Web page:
ExitCare ImageThe thyroid is a large gland located in the lower front part of your neck. The thyroid helps control metabolism. Metabolism is how your body uses food. It controls metabolism with the hormone thyroxine. When the thyroid is overactive, it produces too much hormone. When this happens, these following problems may occur:

  • Nervousness

  • Heat intolerance

  • Weight loss (in spite of increase food intake)

  • Diarrhea

  • Change in hair or skin texture

  • Palpitations (heart skipping or having extra beats)

  • Tachycardia (rapid heart rate)

  • Loss of menstruation (amenorrhea)

  • Shaking of the hands


  • Grave's Disease (the immune system attacks the thyroid gland). This is the most common cause.

  • Inflammation of the thyroid gland.

  • Tumor (usually benign) in the thyroid gland or elsewhere.

  • Excessive use of thyroid medications (both prescription and 'natural').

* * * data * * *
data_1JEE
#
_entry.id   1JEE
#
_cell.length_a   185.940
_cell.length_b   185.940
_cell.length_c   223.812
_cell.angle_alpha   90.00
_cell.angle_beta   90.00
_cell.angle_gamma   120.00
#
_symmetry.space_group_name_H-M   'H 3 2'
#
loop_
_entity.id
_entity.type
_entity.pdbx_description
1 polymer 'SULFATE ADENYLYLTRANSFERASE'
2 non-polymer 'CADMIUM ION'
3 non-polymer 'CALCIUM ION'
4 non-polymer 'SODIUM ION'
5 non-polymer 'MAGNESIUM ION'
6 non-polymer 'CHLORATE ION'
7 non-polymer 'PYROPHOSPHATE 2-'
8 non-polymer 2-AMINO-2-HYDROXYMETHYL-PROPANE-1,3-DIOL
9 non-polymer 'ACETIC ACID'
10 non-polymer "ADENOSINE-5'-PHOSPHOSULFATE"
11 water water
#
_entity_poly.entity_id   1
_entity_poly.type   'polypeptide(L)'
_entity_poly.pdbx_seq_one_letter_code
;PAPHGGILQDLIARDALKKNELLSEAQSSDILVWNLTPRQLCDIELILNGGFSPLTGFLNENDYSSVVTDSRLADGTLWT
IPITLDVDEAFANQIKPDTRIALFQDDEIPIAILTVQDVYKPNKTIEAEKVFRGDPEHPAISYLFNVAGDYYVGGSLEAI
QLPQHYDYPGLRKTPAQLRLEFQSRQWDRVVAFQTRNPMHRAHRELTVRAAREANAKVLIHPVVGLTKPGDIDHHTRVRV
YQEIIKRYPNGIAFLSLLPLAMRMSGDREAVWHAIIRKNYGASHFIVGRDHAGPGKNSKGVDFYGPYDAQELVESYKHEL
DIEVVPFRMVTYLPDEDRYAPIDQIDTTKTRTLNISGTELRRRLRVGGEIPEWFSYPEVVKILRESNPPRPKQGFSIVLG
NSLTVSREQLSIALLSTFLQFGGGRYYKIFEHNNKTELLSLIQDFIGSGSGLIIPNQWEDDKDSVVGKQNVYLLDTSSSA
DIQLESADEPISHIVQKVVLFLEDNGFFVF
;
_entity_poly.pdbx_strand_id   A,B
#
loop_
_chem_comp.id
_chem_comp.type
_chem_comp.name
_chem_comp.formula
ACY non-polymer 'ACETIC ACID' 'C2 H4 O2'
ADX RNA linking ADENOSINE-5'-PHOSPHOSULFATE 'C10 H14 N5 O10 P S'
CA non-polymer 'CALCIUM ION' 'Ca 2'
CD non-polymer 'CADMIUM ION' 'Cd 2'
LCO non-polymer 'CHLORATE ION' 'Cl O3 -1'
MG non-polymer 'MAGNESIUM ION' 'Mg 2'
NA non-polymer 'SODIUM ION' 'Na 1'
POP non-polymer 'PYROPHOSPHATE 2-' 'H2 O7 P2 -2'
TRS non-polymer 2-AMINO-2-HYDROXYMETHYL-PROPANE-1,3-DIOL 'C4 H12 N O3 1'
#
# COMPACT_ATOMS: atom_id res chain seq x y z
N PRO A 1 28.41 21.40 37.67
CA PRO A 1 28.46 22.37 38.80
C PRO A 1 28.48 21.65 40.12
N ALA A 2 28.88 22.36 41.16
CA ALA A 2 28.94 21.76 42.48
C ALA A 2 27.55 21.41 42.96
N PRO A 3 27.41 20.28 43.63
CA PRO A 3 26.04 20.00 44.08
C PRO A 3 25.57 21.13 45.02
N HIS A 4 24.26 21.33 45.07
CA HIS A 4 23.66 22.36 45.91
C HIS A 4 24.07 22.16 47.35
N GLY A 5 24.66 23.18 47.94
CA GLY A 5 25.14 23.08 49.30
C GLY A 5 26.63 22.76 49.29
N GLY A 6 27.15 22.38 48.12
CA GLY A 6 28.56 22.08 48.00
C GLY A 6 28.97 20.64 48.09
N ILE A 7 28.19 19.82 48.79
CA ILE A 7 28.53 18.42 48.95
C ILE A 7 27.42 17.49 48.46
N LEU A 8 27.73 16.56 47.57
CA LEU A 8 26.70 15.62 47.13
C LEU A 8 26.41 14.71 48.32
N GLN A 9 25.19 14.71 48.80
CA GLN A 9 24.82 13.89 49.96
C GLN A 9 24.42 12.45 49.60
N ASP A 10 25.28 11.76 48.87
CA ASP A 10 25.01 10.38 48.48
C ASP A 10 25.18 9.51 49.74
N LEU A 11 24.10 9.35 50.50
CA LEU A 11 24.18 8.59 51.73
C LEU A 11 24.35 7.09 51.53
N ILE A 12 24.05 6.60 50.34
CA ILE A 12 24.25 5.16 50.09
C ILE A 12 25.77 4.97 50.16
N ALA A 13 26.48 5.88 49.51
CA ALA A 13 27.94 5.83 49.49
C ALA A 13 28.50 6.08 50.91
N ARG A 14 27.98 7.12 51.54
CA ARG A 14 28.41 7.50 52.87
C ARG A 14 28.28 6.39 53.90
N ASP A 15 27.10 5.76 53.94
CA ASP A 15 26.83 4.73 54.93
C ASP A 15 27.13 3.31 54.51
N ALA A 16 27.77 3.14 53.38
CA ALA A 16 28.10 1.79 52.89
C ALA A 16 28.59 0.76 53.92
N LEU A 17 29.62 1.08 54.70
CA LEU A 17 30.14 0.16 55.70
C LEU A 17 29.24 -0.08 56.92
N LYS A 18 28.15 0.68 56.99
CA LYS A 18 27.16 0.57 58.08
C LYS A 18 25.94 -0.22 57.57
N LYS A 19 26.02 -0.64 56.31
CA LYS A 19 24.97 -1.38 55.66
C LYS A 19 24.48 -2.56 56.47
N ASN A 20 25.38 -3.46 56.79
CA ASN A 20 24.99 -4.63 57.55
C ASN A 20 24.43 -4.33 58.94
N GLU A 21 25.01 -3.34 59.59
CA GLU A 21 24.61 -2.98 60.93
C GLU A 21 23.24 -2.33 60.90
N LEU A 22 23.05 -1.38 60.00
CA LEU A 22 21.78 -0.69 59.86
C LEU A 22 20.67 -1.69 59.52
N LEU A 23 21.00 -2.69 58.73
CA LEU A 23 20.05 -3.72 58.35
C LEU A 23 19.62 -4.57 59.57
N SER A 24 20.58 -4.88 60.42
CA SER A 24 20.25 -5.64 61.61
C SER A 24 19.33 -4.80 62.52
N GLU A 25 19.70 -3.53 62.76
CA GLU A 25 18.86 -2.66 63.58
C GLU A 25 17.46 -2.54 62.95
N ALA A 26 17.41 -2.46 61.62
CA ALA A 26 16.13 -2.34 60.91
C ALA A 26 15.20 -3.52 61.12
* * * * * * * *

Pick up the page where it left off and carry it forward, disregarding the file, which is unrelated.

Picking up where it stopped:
• Excessive ingestion of Iodine.


To prove hyperthyroidism, your caregiver may do blood tests and ultrasound tests. Sometimes the signs are hidden. It may be necessary for your caregiver to watch this illness with blood tests, either before or after diagnosis and treatment.


Short-term treatment

There are several treatments to control symptoms. Drugs called beta blockers may give some relief. Drugs that decrease hormone production will provide temporary relief in many people. These measures will usually not give permanent relief.

Definitive therapy

There are treatments available which can be discussed between you and your caregiver which will permanently treat the problem. These treatments range from surgery (removal of the thyroid), to the use of radioactive iodine (destroys the thyroid by radiation), to the use of antithyroid drugs (interfere with hormone synthesis). The first two treatments are permanent and usually successful. They most often require hormone replacement therapy for life. This is because it is impossible to remove or destroy the exact amount of thyroid required to make a person euthyroid (normal).


See your caregiver if the problems you are being treated for get worse. Examples of this would be the problems listed above.


Your general condition worsens.


  • Understand these instructions.

  • Will watch your condition.

  • Will get help right away if you are not doing well or get worse.